All national dailies gave extensive coverage to President Trump’s decision to dismiss Secretary of State Tillerson due to differences of opinion on key diplomatic issues including North Korea, saying that CIA Director Pompeo has been named his successor. The President was reported as saying on Twitter: “Mike Pompeo, Director of the CIA, will become our new Secretary of State. He will do a fantastic job!” All national dailies claimed that the U.S. leader and Secretary Tillerson have been at odds and the President was reportedly unhappy that the Secretary had advocated a conciliatory approach toward Tehran and Pyongyang. The President was quoted as telling the press on Tuesday: “We were not really thinking the same. Really, it was a different mindset, a different thinking.” According to the papers, Director Pompeo appears to be very close to the President who appreciates his highly conservative credentials.
Yomiuri claimed that the President tapped Pompeo, who is reportedly known as a “hardliner” on security issues in preparation for the proposed summit with Kim Jong Un, speculating that the U.S. leader chose to replace the “moderate” Tillerson ahead of the talks to remind Pyongyang that there will be no change in Washington’s resolve to seek denuclearization even if dialogue is resumed.
Contending that such so-called “globalists” as Tillerson, National Security Advisor McMaster, Defense Secretary Mattis, and National Economic Council Director Gary Cohn have tried to moderate administration policy on major diplomatic and trade issues, Asahi speculated that Director Pompeo will play a major role following the departure of Tillerson and Cohn. The paper projected that diplomacy “hard-liners” in the administration will gain momentum, expressing concern that it may move to seek a military solution to the DPRK standoff, abrogate the Iran nuclear agreement, and take a tough stance in trade talks with foreign partners.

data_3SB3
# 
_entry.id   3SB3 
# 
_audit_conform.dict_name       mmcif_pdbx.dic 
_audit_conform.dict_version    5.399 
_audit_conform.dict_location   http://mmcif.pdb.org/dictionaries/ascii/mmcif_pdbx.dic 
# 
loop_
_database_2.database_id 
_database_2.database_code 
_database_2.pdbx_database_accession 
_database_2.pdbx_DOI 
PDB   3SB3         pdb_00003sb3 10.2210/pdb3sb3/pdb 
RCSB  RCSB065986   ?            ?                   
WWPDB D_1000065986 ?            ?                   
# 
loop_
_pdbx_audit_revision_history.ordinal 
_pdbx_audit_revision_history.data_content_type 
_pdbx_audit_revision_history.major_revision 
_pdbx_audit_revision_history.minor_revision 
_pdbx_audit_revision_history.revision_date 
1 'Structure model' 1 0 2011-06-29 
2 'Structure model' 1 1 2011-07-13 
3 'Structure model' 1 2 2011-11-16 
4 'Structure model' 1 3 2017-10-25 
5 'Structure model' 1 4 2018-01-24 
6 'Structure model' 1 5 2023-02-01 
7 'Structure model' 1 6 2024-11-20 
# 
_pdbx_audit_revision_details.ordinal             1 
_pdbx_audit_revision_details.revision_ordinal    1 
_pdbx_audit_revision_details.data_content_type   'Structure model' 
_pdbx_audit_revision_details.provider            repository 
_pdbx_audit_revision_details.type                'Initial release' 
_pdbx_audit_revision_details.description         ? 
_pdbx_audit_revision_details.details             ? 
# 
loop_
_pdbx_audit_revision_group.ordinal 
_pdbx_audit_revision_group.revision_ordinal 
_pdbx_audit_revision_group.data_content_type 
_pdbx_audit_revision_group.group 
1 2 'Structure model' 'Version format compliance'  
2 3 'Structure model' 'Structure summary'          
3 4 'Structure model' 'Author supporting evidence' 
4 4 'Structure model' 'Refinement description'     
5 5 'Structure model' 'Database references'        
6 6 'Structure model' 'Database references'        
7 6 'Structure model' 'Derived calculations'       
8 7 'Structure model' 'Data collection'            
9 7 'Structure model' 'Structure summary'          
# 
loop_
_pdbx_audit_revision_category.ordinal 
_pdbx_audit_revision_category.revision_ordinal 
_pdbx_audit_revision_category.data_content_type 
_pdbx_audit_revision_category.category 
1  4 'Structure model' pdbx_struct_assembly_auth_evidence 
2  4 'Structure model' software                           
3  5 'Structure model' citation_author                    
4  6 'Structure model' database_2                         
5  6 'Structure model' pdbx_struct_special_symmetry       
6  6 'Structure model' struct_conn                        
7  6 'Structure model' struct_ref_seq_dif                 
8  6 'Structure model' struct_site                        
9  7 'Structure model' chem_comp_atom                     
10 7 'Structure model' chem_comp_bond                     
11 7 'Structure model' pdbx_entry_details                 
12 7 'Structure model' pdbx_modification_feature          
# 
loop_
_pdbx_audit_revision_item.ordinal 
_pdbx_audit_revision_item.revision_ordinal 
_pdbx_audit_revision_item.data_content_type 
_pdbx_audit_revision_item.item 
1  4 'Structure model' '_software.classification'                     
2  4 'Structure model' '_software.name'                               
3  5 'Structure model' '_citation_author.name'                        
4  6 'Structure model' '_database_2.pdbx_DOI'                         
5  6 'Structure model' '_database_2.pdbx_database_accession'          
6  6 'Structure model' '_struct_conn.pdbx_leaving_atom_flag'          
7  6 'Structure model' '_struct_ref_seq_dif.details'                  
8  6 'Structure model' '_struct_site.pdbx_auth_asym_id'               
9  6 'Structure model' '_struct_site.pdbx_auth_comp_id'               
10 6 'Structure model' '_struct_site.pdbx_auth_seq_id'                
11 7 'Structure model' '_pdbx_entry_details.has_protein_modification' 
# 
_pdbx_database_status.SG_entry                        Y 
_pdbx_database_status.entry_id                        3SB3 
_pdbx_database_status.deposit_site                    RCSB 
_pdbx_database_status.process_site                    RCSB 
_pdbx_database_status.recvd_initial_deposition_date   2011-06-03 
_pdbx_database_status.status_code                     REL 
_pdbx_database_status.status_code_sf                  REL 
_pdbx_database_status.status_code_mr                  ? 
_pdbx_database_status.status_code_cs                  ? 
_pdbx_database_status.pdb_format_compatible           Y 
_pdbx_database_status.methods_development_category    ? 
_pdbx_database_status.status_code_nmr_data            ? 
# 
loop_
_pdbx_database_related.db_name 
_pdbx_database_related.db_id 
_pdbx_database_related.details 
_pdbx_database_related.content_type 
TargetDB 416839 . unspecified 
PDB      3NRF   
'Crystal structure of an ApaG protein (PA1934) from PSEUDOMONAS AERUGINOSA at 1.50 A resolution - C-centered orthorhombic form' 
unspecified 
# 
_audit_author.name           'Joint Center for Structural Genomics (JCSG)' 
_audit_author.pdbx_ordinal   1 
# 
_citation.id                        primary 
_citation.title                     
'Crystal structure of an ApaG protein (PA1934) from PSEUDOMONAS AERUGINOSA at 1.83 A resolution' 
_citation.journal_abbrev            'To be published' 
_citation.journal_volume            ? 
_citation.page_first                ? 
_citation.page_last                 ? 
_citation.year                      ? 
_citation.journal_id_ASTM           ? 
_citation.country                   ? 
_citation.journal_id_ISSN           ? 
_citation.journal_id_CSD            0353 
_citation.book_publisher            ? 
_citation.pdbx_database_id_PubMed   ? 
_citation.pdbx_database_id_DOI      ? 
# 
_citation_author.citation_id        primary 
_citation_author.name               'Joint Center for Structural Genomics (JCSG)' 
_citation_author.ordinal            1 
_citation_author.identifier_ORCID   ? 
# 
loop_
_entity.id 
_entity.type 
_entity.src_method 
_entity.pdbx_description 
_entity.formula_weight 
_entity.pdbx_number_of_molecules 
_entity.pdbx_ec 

The national Mainichi expressed concern that, after Tillerson’s departure, more globalists may choose to leave the administration, while the Nikkei voiced qualms that the replacement of the top U.S. diplomat right before a U.S.-DPRK summit may further weaken U.S. leadership in the international community.
Sankei conjectured that the President chose to tap someone whose thinking is close to his own as the next secretary of state to make his diplomatic and security team “dissent-free” prior to his summit with the North Korean leader. However, the conservative daily speculated that Tillerson’s departure is unlikely to create a diplomatic vacuum since Pompeo is well versed in foreign and security policies.